The Power of Cooking at Home

The Power of Cooking at Home

A huge part of why I am a registered dietitian is because of my love of cooking healthy food. While studying for my previous degree in applied mathematics, I always had Rachael Ray’s 30 meals on the TV in the background (this was pre-talk show). From watching her show, I went from just learning how to scramble eggs (yes, don’t judge) to trying new recipes every night. This started the chain reaction that led to my love and passion for food, nutrition, and cooking more at home.

Now, as a registered dietitian nutritionist, I have made it part of my mission to help others get more comfortable cooking more at home. I believe doing so can not only improve health, but it can also reduce your risk for certain diseases. In fact, a recent research study showed that people who prepare and eat 5-7 evening meals at home a week had a 15% lower risk of type 2 diabetes than those who consumed 2 such meals or fewer in one week. Whether it is helping with meal planning, navigating the grocery store, sharing recipes, or doing cooking classes, my personal and educational experience allows me to help my clients where they need it.

Recently, I taught a cooking class featuring Middle Eastern Meals that was reported on in both Loveland Colorado’s Reporter-Herald and The Denver Post. If you read the article, you will learn how much the participants LOVED the collard greens I made. People loved this recipe because it wasn’t anything complicated or extravagant, and it called for a variety of spices that added great flavor to a vegetable they otherwise don’t like or haven’t tried. To get you started, or to help you cook more healthful meals at home, I am happy to share the recipe with you!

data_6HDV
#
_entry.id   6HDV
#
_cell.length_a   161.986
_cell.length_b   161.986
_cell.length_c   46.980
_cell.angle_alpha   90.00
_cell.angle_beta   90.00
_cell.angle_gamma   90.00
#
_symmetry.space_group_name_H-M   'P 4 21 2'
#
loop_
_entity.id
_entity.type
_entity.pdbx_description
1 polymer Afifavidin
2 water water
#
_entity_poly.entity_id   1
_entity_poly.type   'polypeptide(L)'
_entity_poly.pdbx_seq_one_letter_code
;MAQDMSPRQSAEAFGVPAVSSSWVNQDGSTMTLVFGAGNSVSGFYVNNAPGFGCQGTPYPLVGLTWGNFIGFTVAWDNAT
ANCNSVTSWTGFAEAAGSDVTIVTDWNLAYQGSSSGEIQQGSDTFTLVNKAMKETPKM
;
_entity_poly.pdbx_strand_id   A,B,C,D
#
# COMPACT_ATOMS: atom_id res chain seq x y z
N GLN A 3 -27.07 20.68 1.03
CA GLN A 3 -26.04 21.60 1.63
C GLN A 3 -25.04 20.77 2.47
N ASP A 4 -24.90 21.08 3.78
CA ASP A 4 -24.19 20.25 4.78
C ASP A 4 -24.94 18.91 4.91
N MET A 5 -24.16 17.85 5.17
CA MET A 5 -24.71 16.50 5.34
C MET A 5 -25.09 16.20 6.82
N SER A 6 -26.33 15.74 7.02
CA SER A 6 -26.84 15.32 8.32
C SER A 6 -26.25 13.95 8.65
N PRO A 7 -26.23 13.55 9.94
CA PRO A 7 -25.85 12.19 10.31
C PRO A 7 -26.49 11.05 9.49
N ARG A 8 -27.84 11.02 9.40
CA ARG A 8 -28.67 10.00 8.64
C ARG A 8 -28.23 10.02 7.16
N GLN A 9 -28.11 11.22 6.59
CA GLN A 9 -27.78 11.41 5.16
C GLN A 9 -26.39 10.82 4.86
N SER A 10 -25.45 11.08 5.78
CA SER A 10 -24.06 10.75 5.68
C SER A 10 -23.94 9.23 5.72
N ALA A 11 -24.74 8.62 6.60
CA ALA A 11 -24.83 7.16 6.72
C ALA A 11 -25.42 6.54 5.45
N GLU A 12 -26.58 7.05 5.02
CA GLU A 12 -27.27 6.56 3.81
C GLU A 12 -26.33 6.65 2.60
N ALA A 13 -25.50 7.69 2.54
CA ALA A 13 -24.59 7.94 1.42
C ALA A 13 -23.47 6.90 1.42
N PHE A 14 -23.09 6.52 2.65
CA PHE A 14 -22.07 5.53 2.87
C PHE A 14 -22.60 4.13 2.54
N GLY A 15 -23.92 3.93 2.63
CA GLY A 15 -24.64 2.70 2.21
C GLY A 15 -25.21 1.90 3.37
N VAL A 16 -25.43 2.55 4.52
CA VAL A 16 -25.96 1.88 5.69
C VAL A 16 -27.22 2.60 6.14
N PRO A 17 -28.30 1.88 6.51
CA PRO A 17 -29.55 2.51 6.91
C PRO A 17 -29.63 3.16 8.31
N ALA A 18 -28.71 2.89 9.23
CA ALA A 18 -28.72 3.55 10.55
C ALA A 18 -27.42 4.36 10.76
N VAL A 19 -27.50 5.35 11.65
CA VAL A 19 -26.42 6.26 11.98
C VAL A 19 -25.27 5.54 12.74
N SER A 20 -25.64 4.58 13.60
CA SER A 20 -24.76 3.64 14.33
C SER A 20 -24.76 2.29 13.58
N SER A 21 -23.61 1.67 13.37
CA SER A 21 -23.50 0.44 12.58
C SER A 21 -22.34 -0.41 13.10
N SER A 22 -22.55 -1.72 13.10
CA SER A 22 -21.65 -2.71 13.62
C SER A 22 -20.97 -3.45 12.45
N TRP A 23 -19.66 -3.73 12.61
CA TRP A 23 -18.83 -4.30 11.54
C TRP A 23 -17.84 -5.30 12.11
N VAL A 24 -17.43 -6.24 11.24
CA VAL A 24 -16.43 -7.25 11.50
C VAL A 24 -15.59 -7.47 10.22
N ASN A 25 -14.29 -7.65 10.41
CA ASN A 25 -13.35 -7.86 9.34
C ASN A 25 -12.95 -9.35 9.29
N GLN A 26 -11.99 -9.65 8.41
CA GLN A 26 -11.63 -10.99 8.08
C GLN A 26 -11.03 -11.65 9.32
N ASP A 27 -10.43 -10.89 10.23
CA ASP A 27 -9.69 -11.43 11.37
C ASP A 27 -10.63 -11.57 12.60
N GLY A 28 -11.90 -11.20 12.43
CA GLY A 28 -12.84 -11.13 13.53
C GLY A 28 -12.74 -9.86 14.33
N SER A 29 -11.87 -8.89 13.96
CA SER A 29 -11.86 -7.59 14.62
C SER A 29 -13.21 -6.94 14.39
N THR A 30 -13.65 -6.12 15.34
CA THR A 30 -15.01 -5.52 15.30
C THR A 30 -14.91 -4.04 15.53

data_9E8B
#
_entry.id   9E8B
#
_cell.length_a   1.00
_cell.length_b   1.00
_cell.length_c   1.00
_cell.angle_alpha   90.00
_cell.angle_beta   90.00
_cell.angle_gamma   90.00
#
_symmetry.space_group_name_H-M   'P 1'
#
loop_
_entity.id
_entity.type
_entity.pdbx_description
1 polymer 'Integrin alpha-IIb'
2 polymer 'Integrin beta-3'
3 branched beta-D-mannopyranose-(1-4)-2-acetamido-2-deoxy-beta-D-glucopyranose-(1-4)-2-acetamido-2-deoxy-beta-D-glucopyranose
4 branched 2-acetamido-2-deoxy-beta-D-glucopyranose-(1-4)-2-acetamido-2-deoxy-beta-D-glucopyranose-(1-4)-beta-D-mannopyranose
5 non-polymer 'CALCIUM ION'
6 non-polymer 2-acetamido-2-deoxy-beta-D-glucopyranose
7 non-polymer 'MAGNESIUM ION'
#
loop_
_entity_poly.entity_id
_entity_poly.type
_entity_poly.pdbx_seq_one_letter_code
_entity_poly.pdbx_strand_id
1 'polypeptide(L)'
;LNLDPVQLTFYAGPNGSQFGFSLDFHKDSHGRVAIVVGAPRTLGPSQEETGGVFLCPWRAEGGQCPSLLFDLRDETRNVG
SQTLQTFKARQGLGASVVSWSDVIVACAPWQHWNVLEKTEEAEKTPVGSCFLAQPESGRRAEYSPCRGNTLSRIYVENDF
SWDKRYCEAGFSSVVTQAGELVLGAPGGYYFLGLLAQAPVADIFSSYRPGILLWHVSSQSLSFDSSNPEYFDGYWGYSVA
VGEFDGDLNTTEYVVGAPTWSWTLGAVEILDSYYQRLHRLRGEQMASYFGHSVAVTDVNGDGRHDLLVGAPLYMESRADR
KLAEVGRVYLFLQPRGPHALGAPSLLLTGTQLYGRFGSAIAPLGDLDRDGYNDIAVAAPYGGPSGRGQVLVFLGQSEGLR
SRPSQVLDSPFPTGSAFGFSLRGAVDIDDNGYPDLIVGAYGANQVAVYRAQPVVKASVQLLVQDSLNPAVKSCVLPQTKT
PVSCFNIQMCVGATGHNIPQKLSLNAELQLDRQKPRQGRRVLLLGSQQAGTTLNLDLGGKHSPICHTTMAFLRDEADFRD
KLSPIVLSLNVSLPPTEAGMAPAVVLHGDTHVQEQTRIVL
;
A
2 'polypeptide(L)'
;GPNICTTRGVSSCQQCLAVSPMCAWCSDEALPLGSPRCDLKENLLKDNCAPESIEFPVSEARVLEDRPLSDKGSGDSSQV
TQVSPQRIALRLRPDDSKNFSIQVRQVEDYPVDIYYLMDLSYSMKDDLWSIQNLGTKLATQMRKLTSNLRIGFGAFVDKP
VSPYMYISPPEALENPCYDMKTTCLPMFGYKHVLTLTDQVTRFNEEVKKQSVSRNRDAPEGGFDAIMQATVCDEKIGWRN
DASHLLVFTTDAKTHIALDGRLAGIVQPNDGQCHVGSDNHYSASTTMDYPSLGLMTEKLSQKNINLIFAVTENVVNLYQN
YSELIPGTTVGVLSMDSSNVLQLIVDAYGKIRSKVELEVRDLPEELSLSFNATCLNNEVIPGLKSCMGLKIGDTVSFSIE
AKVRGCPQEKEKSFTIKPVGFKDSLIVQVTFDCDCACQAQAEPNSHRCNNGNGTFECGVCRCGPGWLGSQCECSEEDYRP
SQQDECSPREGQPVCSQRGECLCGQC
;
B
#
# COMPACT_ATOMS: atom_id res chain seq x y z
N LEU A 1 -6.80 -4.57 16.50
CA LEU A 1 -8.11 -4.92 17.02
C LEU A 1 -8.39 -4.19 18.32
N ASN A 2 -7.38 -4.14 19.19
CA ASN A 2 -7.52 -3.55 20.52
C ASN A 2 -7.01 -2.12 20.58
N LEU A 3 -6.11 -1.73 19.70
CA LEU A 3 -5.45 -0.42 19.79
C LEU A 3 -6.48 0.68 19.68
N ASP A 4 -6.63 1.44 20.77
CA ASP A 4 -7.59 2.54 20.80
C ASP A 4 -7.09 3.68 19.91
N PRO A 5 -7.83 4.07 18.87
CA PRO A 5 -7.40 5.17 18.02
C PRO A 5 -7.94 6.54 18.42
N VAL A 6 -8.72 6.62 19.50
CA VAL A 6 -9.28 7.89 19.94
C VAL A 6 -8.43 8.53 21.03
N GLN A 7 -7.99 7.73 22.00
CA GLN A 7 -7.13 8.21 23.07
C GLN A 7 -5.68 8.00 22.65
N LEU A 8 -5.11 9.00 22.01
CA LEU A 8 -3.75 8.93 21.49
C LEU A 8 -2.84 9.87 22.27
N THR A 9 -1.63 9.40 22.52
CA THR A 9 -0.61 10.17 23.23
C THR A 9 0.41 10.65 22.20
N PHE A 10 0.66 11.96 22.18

Kabul Collard Greens Recipe


• 2 large bunches of collard greens (about 1 pound), stemmed
• 1 tablespoon plus ½ teaspoon kosher salt, divided
• ½ cup fresh-squeezed orange juice
• ½ teaspoon ground coriander
• ½ teaspoon ground ginger
• 1⁄8 teaspoon ground cardamom
• 1⁄8 teaspoon ground cinnamon
• 1 tablespoon olive oil
• 2 cloves of garlic, minced
• ½ cup raisins

Preparation Instructions:

• Stack 4 to 5 collard leaves on top of each other, roll lengthwise tightly like a cigar, and slice crosswise into 1-inch-thick strips. Repeat with remaining collards.
• Juice orange.
• Make dressing: In a small bowl, whisk together the orange juice, coriander, ginger, cardamom, and cinnamon. Set aside.
• Prep garlic according to instructions.
• Cooking Instructions
• Heat oil in a lidded skillet over medium heat.
• Add the garlic and stir until fragrant, 1 minute.
• Add the collard greens and ½ teaspoon salt. Sauté for 1-2 minutes.
• Add the juice mixture and raisins; toss to coat. Cover, and cook until collards are wilted; about 3-5 minutes.

Remove from heat and serve immediately.  Serves 4.

Modified from:

If you would like to talk more about how I can help you prepare more healthful meals at home, schedule an appointment with me online or by calling the clinic at (970) 372-1277.

(Photo courtesy of Loveland Reporter Herald)

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